Government called to junk 3,000 DJI drones after senator cites "moral risk"

DJI Mavic 2 Pro
(Image credit: Adam Juniper/Digital Camera World)

Politicians in need of an enemy in the US have targeted Chinese drones in general, and DJI in particular. Now Australian cyber security spokesperson Senator James Paterson is jumping on the same bandwagon and driving it to the southern hemisphere.

Paterson has conducted an audit of DJI drones in use in Australia and has been pushing the government to remove them. DJI, to be clear, always denies that it is a military company, saying it "has always opposed combat use of civilian drones." 

• Though decided by politicians, the best DJI drones are excellent

In fact according to Defence Connect, the Australian Border Force had already grounded 41 DJI drones even before Paterson sounded off. 

Tensions with China are on the rise in Australia as well as the US, hence Senator Paterson's comments – which repeat the US government line that DJI had "links to the Peoples Liberation Army." It's a bit vague, based on a law in China that requires cooperation between firms and the government.

DJI was added to the US Department of Commerce's Entity List – a list of companies with represent a concern to US national security – in 2021. That means some branches of US government are forbidden to buy new DJI drones. In the past, we noted that it could cost up to $1 billion to replace the drones in the US that politicians are demanding be removed.

The inference made is typically that DJI products' internet connectivity is used not just for software updates, but to send information back to the company – which is shared with the PLA / Chinese government.

It is also true that the ban in the US has been very useful in securing a market for technically lagging American drone companies. Perhaps James Paterson is thinking of the Australian drone world? 

The other reason cited in America's 2021 Commercial Entity list addition is that "DJI is also deemed to be complicit in human rights abuses against the Uyghur people in Xinjiang." The problem with this statement is that simply manufacturing the drones seems to be the complicity – equivalent to saying if you made the gun, you're guilty of the crime (I invite you to consider the ramifications of that logic if applied to internal American law!).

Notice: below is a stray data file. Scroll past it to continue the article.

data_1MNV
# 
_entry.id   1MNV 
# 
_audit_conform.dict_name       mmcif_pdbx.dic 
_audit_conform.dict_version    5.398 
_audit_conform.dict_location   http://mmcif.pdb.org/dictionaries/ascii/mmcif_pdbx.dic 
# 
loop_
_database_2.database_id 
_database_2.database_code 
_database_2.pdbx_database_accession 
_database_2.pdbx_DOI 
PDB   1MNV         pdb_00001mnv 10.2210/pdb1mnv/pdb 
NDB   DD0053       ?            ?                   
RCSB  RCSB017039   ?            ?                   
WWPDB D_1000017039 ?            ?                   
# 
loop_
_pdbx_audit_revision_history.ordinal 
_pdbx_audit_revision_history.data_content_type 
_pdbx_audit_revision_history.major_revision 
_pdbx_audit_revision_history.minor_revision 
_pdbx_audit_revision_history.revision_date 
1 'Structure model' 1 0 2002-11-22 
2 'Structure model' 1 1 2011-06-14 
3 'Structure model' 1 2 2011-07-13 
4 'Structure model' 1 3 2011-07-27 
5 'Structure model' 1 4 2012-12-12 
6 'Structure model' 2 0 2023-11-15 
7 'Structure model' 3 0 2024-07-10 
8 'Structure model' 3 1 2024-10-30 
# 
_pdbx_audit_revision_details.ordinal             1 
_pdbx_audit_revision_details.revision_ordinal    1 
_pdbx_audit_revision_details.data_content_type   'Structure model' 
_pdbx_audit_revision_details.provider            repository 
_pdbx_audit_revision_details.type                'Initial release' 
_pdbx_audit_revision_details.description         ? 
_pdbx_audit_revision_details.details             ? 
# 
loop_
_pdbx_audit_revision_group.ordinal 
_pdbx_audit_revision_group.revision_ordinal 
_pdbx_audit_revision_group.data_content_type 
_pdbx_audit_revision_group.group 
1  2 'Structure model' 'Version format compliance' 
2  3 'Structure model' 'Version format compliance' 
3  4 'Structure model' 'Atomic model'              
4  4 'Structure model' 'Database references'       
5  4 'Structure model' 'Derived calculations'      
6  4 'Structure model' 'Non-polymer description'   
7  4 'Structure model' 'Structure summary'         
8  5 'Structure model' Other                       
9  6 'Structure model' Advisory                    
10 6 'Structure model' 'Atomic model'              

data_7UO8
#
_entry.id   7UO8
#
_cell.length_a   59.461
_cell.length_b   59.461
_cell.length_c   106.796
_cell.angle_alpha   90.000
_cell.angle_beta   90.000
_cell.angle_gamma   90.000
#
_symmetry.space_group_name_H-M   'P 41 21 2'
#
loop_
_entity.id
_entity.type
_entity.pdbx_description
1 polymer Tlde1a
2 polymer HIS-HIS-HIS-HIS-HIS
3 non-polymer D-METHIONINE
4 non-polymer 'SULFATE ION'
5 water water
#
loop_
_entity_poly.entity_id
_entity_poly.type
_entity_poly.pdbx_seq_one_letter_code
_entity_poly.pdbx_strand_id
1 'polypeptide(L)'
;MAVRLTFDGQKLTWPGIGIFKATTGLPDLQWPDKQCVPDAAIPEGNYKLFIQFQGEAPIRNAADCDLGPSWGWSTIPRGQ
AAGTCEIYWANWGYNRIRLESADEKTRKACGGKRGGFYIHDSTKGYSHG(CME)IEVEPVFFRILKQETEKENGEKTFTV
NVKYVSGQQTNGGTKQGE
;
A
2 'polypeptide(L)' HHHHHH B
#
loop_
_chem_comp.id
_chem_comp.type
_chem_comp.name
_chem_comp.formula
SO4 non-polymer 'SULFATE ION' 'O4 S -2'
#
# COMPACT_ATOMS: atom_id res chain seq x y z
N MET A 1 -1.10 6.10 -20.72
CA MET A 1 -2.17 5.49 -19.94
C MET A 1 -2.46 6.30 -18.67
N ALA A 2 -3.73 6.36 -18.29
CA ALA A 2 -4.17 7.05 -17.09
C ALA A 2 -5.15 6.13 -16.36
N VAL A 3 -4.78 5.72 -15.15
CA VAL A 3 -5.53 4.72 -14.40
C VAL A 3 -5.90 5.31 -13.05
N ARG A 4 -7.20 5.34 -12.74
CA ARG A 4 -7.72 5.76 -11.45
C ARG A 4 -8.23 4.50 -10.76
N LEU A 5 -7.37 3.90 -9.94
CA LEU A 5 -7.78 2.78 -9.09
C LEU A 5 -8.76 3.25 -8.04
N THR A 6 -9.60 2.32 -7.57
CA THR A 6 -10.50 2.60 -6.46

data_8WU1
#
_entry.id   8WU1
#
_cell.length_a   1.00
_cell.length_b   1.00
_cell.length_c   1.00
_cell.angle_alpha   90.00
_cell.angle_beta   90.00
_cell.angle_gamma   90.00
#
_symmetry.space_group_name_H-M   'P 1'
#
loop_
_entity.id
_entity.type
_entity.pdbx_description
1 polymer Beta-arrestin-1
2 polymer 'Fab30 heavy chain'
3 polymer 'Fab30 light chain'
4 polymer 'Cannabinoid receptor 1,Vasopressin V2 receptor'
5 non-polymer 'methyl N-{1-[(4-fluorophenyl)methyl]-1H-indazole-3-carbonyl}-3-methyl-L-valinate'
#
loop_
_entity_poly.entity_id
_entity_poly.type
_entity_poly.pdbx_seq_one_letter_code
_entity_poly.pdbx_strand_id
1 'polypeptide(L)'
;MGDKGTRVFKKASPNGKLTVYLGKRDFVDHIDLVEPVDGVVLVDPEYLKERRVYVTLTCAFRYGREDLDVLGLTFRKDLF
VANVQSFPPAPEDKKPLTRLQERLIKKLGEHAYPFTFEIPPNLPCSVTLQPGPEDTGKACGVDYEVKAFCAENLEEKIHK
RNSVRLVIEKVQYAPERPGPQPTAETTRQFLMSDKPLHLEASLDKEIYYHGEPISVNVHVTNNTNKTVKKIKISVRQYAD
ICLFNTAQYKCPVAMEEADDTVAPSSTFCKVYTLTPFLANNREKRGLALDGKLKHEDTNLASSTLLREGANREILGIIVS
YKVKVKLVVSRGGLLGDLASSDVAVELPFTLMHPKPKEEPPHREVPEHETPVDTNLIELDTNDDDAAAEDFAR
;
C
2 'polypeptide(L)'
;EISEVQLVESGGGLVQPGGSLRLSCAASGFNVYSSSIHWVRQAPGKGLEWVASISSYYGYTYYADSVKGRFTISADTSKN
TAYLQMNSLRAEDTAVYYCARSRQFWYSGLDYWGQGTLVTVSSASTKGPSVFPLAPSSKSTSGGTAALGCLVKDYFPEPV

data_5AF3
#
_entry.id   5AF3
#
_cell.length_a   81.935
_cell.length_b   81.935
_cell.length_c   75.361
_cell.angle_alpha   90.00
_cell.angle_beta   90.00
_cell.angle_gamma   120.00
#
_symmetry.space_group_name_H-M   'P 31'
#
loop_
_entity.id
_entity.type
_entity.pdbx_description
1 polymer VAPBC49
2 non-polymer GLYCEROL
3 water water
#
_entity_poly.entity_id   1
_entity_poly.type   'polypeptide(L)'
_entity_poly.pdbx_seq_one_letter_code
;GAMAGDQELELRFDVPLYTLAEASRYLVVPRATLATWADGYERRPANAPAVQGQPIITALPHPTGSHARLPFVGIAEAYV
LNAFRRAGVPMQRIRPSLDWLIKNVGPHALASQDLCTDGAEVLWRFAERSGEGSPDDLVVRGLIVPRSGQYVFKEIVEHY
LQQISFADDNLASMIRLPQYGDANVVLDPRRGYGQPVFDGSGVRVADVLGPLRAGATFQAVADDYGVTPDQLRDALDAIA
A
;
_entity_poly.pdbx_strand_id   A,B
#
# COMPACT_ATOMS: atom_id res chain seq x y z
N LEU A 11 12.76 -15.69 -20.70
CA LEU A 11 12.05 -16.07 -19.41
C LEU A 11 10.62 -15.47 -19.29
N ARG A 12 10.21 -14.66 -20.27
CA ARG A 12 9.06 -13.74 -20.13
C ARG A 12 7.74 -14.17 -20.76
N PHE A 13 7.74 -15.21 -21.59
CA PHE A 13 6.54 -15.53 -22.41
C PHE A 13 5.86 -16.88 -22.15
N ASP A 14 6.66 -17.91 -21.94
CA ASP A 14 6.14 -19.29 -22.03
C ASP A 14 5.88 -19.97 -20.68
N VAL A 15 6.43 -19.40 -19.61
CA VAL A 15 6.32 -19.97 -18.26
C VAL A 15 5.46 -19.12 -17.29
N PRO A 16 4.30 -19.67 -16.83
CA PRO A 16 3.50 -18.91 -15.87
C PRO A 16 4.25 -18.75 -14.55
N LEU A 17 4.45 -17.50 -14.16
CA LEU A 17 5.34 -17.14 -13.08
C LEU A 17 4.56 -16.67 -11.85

Senator Paterson in Australia appears to repeat this more-or-less verbatim, with no examination of the position, adding only the number 3,114 – the result of his audit of Australian DJI devices across 38 agencies.

"What I learned is that there are hundreds of these departments, of these drones, not just in the Australian Defence Force, but in the Border Force, in the Federal Police and CSIRO, as you say, across the public service," Paterson told AM Agenda. "In total more than 3,000 of these devices, which represent both the moral risk and the cyber security risk, and that's why they should be grounded."

If DJI is going to be banned anywhere, it might well be in Australia. The country didn't hesitate in banning TikTok or Hikvision.

If you want to read more about how this is shaping up in the US, we covered the last presidential hopeful sounding off about drones. If you're interested in some commercial drones, we've the best thermal drones out there.

Thank you for reading 5 articles this month* Join now for unlimited access

Enjoy your first month for just £1 / $1 / €1

*Read 5 free articles per month without a subscription

Join now for unlimited access

Try first month for just £1 / $1 / €1

Adam Juniper
Managing Editor

With over 20 years of expertise as a tech journalist, Adam brings a wealth of knowledge across a vast number of product categories, including timelapse cameras, home security cameras, NVR cameras, photography books, webcams, 3D printers and 3D scanners, borescopes, radar detectors… and, above all, drones. 

Adam is our resident expert on all aspects of camera drones and drone photography, from buying guides on the best choices for aerial photographers of all ability levels to the latest rules and regulations on piloting drones. 

He is the author of a number of books including The Complete Guide to Drones, The Smart Smart Home Handbook, 101 Tips for DSLR Video and The Drone Pilot's Handbook